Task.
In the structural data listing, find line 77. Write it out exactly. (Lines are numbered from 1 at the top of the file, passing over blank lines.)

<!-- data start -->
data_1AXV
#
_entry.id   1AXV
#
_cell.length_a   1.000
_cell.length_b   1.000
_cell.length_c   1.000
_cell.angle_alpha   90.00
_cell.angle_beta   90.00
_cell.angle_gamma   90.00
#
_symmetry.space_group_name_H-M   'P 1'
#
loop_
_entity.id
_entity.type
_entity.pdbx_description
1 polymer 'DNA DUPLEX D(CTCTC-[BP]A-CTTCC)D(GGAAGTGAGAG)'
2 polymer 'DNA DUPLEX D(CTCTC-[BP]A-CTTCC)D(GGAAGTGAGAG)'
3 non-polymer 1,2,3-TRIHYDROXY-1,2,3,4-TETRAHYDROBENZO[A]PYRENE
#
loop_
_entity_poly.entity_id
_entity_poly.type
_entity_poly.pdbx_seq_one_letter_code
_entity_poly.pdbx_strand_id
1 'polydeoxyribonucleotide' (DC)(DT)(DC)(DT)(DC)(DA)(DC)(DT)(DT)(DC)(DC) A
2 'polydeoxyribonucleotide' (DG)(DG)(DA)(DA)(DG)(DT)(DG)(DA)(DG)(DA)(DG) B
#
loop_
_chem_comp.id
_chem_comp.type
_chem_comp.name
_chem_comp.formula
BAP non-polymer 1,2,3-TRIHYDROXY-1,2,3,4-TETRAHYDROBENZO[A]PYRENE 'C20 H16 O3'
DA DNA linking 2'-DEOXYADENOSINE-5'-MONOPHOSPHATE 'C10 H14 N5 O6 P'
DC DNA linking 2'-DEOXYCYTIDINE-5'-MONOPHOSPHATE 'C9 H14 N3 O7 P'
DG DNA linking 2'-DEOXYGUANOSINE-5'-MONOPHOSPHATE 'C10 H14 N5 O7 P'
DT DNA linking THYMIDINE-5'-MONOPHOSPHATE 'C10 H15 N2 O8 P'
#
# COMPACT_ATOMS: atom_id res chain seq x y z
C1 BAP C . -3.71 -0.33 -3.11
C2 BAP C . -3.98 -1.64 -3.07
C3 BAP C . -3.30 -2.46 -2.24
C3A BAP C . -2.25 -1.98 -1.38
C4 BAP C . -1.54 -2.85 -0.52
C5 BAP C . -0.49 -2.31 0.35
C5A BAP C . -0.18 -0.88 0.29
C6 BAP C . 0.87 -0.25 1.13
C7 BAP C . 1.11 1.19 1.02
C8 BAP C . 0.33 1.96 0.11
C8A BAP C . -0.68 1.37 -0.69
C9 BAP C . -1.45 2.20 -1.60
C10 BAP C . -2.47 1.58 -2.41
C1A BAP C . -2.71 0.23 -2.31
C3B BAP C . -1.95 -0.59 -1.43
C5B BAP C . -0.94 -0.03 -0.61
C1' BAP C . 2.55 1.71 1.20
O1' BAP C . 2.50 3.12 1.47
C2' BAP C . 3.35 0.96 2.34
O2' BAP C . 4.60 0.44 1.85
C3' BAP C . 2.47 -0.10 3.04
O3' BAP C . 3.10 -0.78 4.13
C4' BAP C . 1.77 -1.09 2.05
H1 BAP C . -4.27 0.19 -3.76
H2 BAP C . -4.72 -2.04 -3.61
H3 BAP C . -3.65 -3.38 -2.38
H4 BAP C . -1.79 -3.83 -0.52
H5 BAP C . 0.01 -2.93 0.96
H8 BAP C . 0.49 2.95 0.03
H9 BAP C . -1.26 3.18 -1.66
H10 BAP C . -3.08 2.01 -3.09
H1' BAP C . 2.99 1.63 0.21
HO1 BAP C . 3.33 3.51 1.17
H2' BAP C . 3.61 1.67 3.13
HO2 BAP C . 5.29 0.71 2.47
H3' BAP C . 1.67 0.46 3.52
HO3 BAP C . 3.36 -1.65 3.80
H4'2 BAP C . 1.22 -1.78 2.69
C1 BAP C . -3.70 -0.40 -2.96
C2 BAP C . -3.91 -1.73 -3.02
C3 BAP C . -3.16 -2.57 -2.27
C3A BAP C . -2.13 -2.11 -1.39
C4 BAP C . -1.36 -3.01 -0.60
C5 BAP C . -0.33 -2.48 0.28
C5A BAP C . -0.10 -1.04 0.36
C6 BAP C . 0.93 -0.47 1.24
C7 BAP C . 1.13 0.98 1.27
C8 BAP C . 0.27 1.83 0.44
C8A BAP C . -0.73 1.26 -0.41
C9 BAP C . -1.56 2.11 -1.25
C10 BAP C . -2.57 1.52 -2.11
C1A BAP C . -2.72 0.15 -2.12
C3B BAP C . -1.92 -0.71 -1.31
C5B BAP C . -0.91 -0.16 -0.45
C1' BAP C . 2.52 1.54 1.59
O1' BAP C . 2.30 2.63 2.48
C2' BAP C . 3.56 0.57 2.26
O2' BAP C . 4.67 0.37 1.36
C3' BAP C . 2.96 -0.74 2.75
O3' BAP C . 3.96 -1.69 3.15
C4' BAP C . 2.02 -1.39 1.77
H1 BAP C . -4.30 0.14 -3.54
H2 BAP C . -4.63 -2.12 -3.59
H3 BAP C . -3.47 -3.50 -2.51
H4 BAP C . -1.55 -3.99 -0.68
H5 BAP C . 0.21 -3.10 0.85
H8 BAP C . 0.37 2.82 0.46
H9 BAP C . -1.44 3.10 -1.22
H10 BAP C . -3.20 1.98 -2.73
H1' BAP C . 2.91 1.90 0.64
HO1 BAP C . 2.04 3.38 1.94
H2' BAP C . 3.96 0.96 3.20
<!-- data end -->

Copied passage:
H3' BAP C . 1.67 0.46 3.52